Clare Nuttall in Almaty -
Its economic justification may be shaky, but the South Stream pipeline project will allow Russia to further diversify its natural gas export routes. After January's gas war with Ukraine, Gazprom plans to increase the pipeline's capacity by 16bn cubic metres a year (cm/y).
South Stream is intended to deliver Russian and Central Asian gas to Europe. It will run from the Beregovaya compressor station on Russia's Black Sea coast underwater to the port of Varna in Bulgaria. From there, it will divide into two - the south-western route would cross Greece and the Ionian Sea to southern Italy, while the north-western pipeline would go through Serbia and Hungary to end in Austria.
Gazprom's deputy chairman, Alexander Medvedev, announced in late January that South Stream's capacity would be increased from the original 31bn cm/y to 47bn cm/y. "We are not only planning to launch the Nord Stream with a capacity of 55bn cm and the South Stream with 31bn cm capacity, but also to increase South Stream's transit capacity by another 16bn cm," Medvedev said in a television interview soon after the end of the gas crisis with Ukraine, which saw exports to Europe cut off for two weeks.
South Stream will complement the Nord Stream pipeline, which would deliver gas from Siberia under the Baltic Sea to Europe, as well as the Yamal-Europe pipeline though Belarus. All three pipelines bypass Ukraine, and give Russia alternative routes for delivering its gas to European customers.
Cost of giving gas
South Stream will cost upwards of $20bn to build, adding to suspicions this is politically rather than financially motivated project. "The Nord Stream and South Stream pipelines are designed as bypass pipelines without increasing Russian exports or improving the security of gas supply to Europe. On the contrary, these projects are designed to reduce the security of supply to Belarus and the EU member states of Germany, Poland, Hungary, Romania, Bulgaria and Greece. Russia will be able to turn off the gas flow to any of these countries without decreasing other exports," Mikhail Korchemkin, executive director of East European Gas Analysis, tells bne.
"I strongly believe that Gazprom wants to build an excessive export capacity to be able to cut off supplies to any East European country without affecting exports to other EU countries. No other gas exporter has spare pipelines," he adds.
Gazprom insists that South Stream is economically viable even at the higher volumes. "Demand is available and it is more economical to have a gas pipeline with a capacity of 47bn cm instead of 31bn cm," Alexander Medvedev said.
However, the high transportation costs of the South Stream pipeline would make gas exports via the competing EU-backed Nabucco gas pipeline much cheaper for gas producers in the Caspian region. It will also be considerably more expensive than pumping gas to Europe via Ukraine. In addition, under its new agreement with Ukraine's Naftogaz, Gazprom must export a minimum of 110bn cm/y through Ukraine. This would make it difficult for Russia both to fulfil its obligations to Naftogaz and to fill rival pipelines.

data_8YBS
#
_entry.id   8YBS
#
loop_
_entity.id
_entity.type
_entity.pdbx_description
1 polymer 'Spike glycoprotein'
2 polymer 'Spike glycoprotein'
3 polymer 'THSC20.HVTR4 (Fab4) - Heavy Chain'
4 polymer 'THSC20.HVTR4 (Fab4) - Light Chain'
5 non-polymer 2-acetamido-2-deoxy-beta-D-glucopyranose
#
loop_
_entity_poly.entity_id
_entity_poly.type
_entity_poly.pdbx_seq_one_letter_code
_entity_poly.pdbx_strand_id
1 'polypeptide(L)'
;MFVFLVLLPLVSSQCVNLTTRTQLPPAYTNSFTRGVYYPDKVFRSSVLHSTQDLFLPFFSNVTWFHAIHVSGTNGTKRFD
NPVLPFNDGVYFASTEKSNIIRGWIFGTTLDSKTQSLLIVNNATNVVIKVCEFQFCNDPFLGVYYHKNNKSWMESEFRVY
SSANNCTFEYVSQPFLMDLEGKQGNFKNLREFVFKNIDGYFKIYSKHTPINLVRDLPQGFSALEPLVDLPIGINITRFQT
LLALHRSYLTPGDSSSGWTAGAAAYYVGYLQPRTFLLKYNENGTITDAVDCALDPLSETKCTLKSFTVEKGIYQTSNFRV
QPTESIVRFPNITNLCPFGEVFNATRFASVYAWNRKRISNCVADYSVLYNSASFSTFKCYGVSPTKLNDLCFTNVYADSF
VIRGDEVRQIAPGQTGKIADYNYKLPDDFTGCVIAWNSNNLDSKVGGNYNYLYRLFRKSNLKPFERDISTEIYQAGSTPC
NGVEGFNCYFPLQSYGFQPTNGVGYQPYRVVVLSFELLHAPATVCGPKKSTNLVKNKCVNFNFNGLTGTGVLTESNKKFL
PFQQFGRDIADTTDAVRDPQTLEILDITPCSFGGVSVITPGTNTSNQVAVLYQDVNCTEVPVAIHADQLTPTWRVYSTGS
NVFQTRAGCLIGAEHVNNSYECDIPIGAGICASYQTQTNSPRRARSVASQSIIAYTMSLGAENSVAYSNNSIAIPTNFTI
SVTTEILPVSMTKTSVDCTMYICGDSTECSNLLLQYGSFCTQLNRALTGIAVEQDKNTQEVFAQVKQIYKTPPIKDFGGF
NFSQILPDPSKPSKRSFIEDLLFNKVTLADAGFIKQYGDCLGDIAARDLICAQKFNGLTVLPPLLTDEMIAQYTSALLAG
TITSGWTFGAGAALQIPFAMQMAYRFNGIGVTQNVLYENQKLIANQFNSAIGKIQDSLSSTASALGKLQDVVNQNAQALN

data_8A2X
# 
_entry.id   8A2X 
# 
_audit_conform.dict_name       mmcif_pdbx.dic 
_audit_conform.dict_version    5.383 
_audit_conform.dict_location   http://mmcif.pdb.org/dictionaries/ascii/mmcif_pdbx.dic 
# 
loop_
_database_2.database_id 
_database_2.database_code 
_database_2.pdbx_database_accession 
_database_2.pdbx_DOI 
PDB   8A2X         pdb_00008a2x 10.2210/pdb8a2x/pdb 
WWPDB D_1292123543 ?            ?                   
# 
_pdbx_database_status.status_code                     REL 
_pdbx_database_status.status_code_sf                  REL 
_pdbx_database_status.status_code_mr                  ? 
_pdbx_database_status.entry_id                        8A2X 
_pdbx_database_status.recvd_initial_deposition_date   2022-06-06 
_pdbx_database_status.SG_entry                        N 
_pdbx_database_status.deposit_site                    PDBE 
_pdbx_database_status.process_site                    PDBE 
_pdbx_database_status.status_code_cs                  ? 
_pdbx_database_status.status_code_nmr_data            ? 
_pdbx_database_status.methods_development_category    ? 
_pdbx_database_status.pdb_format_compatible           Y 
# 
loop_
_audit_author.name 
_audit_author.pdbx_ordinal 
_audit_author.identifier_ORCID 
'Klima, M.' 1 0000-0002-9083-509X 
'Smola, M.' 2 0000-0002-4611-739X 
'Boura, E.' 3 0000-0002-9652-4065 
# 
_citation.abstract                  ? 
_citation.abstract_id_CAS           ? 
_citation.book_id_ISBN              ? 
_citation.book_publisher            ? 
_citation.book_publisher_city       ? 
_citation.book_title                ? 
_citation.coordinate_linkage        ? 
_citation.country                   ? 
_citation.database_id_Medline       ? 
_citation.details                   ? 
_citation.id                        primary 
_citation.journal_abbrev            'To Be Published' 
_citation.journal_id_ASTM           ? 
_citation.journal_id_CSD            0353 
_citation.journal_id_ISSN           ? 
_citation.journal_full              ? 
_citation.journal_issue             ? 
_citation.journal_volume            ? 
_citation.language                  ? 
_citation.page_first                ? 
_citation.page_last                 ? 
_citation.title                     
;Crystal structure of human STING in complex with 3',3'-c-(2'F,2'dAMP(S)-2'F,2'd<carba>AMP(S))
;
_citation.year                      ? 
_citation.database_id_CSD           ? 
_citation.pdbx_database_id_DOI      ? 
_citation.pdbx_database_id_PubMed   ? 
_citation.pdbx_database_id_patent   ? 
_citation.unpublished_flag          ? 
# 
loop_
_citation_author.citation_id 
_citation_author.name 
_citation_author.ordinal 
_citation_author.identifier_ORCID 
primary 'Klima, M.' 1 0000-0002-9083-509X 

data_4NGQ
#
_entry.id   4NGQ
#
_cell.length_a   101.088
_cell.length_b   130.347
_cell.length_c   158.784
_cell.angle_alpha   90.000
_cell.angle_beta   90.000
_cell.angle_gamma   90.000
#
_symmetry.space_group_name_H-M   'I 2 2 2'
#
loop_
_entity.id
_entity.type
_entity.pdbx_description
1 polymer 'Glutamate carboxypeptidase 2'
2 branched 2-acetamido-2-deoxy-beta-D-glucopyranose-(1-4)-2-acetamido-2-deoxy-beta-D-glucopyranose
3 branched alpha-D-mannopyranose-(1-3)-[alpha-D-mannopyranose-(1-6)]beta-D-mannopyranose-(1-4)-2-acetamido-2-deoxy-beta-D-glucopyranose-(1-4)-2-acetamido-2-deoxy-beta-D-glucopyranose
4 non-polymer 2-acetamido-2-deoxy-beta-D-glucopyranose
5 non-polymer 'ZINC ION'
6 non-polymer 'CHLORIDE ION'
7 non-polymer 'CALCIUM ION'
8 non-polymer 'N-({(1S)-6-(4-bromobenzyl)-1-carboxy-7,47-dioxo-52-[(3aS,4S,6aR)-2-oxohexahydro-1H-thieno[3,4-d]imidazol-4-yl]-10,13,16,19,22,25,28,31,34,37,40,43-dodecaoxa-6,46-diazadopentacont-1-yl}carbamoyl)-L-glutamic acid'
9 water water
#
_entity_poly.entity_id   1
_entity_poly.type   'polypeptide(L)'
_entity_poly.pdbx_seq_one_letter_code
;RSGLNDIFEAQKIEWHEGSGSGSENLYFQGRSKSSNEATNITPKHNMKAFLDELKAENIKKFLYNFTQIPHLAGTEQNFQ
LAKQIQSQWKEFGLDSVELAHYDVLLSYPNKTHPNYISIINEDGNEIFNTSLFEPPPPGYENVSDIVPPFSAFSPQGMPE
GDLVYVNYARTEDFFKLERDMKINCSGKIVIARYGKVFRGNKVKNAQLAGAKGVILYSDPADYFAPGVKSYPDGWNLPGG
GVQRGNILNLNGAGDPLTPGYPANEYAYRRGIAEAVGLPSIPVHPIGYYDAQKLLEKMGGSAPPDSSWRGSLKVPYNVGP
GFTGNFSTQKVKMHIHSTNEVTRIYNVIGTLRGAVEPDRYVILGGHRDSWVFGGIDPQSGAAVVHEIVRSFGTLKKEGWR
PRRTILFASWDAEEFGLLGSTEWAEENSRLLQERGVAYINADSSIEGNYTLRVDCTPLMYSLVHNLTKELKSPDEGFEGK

European opinions about the South Stream project are divided. Some countries want to reduce their reliance on Ukraine as a transit state, and South Stream would achieve this. Germany and Italy, in particular, have been strongly in favour of Nord Stream and South Stream as a means of getting gas directly from Siberia and Central Asia to Central Europe.
However, others argue that the real need is to reduce Europe's dependence on Russia as both a supplier and a transit country for natural gas. To this end, both individual governments and the European Commission have been cosying up to the Caspian nations. This has also increased support for the Nabucco pipeline, which would connect Turkey to Austria, via the Balkans, bypassing Russia. "For economic as well as for political reasons, Europe urgently needs to diversify its suppliers and become less dependent on Russia. One way to do that would be to build a transit route that would bypass Russia - the Nabucco pipeline. It has, in fact, the potential to significantly lessen south-eastern Europe's dependency on Russian gas," says Korchemkin.
Completion of South Stream is a long way off. According to Gazprom, first deliveries along the South Stream pipeline are due to start in 2013. Eni subsidiary Saipem is working on a feasibility study, which is expected to be completed this year.
The current economic crisis does, however, cast some doubt about whether Gazprom will be able to push ahead with the work on time. It had originally planned a $30bn capital expenditure programme in 2009, but most of Russia's oil and gas giants have said they will reduce their investment plans for this year. The head of Gazprom's oil producing subsidiary Gazprom Neft said in January that its capex could be cut by up to 45%.
Low energy prices and the devaluation of the ruble will make it more difficult for Gazprom to go ahead with South Stream in the short term at least. "The project cannot fly. It can become the last straw that would break Gazprom's back," argues Korchemkin. "Actually, Gazprom is unable to get financing for the project. Starting from the fourth quarter of 2009, Gazprom is very likely to have losses. The devaluation of the ruble has already increased the debt burden of Gazprom to the level, at which getting new loans is impossible."
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